I hate it when writers/bloggers describe content marketing as communicating without selling. A commercial company wouldn’t engage in content marketing unless it helped sell their products or services. Then comes the line… It’s really not about selling; it’s used to help build strong brands. Well, again… Commercial, or at least smart commercial companies wouldn’t spend time on branding if they didn’t think it would help them sell more.
The movement towards a relationship building culture within firms (market orientation, value based selling) is still measured on how they affect performance. The effect of such initiatives is just not so immediate as the old concept of “hard” selling.
Why this emphasis on selling? Because if we delude ourselves to believe it’s something else, we just get lost. But if we focus on why we do it, we might actually make it work, and it will be easier to measure the success of our effort. So yes, you’re content marketing activity should be aligned with your strategy, should help build your brand, but in the end, what you CEO will ask (and rightly so) is, how much does this activity contribute to our sales?
Challenges in content marketing
One of the biggest challenges in content marketing, today, is to create enough content. When you build and start using a content strategy, you have to create relevant and high quality content you’re current or potential customer base regards as valuable to them. Those who best can provide this in your organization is the ones that are viewed as an expert in various fields of what you are doing. But they do not have the time.
This is one reason there has been an exploding number of different surveys presented through company blogs with various quality, and a lot of guest bloggers.
So what can academia teach businesses about content marketing?
Dedication and precision
Most researchers are committed to a certain field, as sales management, marketing (or more narrow, consumer behavior), strategy, leadership, etc. where they build their competence. And they have a very clear perception about their audience. The target audience is other researchers and dedicated journals in particular fields. This makes it much easier to understand how and what you should write.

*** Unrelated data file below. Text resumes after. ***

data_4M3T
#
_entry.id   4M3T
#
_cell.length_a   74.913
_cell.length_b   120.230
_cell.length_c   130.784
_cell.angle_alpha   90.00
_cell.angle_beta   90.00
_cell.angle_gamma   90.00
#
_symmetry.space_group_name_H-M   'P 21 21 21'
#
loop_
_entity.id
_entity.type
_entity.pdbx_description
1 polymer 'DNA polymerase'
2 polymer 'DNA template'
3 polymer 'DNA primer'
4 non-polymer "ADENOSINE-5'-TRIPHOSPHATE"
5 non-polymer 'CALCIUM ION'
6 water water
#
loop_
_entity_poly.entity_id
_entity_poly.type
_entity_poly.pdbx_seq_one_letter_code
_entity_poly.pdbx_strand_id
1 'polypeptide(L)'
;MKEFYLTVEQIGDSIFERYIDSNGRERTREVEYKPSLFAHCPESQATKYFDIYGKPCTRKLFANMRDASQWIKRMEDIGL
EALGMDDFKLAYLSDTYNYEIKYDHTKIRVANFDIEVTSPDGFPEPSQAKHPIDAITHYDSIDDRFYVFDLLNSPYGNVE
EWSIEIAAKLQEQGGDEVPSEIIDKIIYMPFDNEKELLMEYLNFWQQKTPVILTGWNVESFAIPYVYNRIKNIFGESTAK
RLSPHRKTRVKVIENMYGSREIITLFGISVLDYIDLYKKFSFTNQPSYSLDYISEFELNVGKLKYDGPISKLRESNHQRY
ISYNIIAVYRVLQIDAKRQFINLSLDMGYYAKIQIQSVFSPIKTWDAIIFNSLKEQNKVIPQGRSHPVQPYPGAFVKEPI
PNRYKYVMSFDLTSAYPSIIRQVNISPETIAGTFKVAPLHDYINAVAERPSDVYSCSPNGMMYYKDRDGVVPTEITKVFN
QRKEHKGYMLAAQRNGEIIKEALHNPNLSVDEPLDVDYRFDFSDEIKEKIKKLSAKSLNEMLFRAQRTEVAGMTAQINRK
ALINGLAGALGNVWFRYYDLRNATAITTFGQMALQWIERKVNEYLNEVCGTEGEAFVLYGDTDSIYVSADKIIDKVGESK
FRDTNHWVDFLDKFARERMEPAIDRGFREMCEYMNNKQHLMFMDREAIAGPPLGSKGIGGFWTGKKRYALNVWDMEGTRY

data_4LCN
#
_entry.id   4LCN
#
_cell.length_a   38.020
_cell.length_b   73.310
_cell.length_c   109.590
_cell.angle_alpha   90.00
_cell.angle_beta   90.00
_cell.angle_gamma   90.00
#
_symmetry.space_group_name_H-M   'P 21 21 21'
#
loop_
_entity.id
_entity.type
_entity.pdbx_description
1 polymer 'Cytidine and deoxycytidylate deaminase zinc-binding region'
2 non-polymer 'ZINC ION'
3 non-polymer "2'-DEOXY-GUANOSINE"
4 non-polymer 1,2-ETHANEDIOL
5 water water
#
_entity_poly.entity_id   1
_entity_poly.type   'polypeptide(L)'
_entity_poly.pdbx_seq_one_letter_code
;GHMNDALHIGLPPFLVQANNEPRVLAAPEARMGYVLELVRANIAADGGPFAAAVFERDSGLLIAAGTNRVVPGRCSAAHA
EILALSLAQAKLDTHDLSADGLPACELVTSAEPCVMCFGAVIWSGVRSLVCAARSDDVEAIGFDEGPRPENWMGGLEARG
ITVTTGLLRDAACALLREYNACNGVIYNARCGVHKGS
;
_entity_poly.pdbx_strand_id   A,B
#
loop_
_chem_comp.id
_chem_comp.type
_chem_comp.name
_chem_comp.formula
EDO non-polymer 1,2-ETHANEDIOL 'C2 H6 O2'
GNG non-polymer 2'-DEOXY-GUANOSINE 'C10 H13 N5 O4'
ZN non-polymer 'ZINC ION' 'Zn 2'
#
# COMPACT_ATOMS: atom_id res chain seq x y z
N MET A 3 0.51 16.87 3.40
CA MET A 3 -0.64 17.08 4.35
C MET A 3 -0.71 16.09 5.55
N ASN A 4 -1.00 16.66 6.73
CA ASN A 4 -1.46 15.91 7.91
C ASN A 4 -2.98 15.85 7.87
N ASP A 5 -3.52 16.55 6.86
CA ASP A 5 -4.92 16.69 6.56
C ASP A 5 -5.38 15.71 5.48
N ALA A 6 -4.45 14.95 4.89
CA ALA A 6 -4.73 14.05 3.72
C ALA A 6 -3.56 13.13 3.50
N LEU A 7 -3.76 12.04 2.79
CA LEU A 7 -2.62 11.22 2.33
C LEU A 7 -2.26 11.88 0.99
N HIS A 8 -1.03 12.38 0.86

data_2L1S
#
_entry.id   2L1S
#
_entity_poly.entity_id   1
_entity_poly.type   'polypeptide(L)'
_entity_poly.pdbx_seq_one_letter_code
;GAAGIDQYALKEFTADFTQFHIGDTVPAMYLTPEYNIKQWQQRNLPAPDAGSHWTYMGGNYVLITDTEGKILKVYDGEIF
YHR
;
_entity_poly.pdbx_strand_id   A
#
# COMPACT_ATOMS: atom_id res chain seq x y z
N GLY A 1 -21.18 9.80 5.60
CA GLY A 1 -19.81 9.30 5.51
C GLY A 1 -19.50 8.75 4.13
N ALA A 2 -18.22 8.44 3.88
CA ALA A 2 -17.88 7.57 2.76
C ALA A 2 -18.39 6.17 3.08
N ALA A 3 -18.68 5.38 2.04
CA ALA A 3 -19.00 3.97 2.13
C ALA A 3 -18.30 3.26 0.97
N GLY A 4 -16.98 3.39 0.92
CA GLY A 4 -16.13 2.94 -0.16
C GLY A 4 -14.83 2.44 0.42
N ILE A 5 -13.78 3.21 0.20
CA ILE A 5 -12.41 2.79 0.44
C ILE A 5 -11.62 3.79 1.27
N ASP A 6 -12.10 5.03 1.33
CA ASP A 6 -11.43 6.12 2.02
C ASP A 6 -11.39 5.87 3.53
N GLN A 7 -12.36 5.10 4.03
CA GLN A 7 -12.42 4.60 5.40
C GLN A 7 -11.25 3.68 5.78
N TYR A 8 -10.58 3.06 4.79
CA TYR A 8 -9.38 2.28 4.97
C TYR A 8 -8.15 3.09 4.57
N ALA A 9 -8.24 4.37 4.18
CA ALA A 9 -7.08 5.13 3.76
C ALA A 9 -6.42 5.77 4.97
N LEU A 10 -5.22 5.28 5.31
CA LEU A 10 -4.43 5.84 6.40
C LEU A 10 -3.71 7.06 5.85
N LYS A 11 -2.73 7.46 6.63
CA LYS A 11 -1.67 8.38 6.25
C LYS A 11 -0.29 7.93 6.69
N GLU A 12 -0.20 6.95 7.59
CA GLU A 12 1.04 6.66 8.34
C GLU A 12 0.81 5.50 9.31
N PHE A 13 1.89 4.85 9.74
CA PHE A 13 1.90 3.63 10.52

If you want to succeed in content marketing, you need your own experts (R&D people, researchers, developers, etc.) who see the value of building a strong competence within their field. And if you want them to write for you, you have to provide them with a clear understanding of the audience. When providing a precise and narrow audience (target market(s)) it gets a lot easier to find something to write about and easier providing value to this group.
Neutrality – Building trust in the person
Researchers write to get acknowledgement among their peers (and to keep their jobs…). Most have no ulterior motives. When the objectivity of research is questioned, most of the time it’s not because one believes that the researcher has a direct personal economic gain of the research, but more about if the findings in the study. And in general people view academic researchers as trustworthy and objective.
And here it’s where it gets a little bit confusing when arguing for my opening of this blog post: If your writing clearly is about selling a product, you miss. A lot of blog posts from “sales experts” fail regarding this; there is just too much selling in the blog post. But the thing is, a content strategy has a mediating (indirect) effect on sales, not a direct one (if done right). Which, of course, makes it harder when you are measuring the impact of content marketing. But through you expert blog post you provide value to you target market, which then increases their trust in you (and you firm) as an expert within your field, and thereby increases the probability for a selling opportunity.
Measurement and incentives
Academic researcher is (most of the time) measured on only one thing; How much do you publish and in what kind of journals. Their job depends on this; their pay depends on it, and their acknowledgement depends on it. Academic researchers do not get acknowledgment for teaching, which often is just seen as a duty they have to fulfill.
Measurements drive action. Research shows that people focus on those objectives they are measured on, even if they know that these objectives are wrong. And since incentives are most often based on what you are measured on, the relationship gets even stronger. So if you don’t create a structure for creating content, and do not attach measures and incentives to content production you won’t get any.
A final comment with reference to the heading of this post: Why won’t businesses learn from this?
Because they are not willing to pay the price in commitment building a strong content marketing strategy. And this willingness is connected to the fact that it is difficult to measure the effect of content strategy, especially when it comes to sales. And since most content marketers out there argue that content marketing is not about selling, it makes it even more difficult.